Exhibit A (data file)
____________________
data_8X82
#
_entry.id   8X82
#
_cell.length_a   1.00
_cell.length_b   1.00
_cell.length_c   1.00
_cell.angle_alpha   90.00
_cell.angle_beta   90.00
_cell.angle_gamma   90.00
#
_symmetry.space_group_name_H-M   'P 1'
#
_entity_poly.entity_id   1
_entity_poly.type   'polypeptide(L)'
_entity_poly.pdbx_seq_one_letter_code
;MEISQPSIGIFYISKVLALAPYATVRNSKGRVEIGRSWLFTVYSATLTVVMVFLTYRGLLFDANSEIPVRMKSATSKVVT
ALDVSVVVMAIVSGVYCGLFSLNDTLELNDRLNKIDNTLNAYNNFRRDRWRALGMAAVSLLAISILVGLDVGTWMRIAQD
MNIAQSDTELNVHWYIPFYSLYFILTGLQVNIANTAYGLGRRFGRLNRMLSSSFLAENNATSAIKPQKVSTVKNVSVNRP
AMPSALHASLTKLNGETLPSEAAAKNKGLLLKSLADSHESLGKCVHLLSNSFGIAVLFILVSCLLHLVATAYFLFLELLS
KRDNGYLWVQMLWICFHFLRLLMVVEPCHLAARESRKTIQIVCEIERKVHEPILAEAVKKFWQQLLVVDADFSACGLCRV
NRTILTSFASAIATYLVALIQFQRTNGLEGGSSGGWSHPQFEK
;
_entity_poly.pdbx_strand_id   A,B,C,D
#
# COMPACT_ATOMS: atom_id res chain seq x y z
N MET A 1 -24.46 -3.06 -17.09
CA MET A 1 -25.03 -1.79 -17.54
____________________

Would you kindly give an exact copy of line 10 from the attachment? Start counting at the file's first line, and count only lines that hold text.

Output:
_cell.angle_gamma   90.00